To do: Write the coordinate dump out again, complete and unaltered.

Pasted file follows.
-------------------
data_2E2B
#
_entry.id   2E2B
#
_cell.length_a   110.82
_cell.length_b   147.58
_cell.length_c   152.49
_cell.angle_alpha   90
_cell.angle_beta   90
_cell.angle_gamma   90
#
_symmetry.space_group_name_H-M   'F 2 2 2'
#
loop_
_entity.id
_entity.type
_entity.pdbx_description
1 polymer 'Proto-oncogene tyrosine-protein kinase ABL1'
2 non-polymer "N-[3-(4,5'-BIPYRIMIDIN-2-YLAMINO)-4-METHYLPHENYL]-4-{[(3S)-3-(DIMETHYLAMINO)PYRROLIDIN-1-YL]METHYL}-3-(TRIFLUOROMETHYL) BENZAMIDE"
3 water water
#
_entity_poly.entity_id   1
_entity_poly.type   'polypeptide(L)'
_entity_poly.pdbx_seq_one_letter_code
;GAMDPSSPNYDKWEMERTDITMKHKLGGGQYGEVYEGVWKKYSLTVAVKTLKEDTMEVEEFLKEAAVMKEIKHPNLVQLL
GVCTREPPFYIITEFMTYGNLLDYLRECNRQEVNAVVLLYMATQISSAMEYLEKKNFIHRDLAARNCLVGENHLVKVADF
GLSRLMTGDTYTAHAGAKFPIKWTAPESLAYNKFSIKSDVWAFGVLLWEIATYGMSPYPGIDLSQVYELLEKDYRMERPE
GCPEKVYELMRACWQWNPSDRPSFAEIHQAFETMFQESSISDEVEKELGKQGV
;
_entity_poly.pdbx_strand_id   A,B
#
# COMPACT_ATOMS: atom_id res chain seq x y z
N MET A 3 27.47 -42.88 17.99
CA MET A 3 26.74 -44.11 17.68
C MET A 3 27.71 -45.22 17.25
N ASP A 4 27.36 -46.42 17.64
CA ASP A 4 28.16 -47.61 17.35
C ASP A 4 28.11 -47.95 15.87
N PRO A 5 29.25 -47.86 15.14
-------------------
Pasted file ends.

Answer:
data_2E2B
#
_entry.id   2E2B
#
_cell.length_a   110.82
_cell.length_b   147.58
_cell.length_c   152.49
_cell.angle_alpha   90
_cell.angle_beta   90
_cell.angle_gamma   90
#
_symmetry.space_group_name_H-M   'F 2 2 2'
#
loop_
_entity.id
_entity.type
_entity.pdbx_description
1 polymer 'Proto-oncogene tyrosine-protein kinase ABL1'
2 non-polymer "N-[3-(4,5'-BIPYRIMIDIN-2-YLAMINO)-4-METHYLPHENYL]-4-{[(3S)-3-(DIMETHYLAMINO)PYRROLIDIN-1-YL]METHYL}-3-(TRIFLUOROMETHYL) BENZAMIDE"
3 water water
#
_entity_poly.entity_id   1
_entity_poly.type   'polypeptide(L)'
_entity_poly.pdbx_seq_one_letter_code
;GAMDPSSPNYDKWEMERTDITMKHKLGGGQYGEVYEGVWKKYSLTVAVKTLKEDTMEVEEFLKEAAVMKEIKHPNLVQLL
GVCTREPPFYIITEFMTYGNLLDYLRECNRQEVNAVVLLYMATQISSAMEYLEKKNFIHRDLAARNCLVGENHLVKVADF
GLSRLMTGDTYTAHAGAKFPIKWTAPESLAYNKFSIKSDVWAFGVLLWEIATYGMSPYPGIDLSQVYELLEKDYRMERPE
GCPEKVYELMRACWQWNPSDRPSFAEIHQAFETMFQESSISDEVEKELGKQGV
;
_entity_poly.pdbx_strand_id   A,B
#
# COMPACT_ATOMS: atom_id res chain seq x y z
N MET A 3 27.47 -42.88 17.99
CA MET A 3 26.74 -44.11 17.68
C MET A 3 27.71 -45.22 17.25
N ASP A 4 27.36 -46.42 17.64
CA ASP A 4 28.16 -47.61 17.35
C ASP A 4 28.11 -47.95 15.87
N PRO A 5 29.25 -47.86 15.14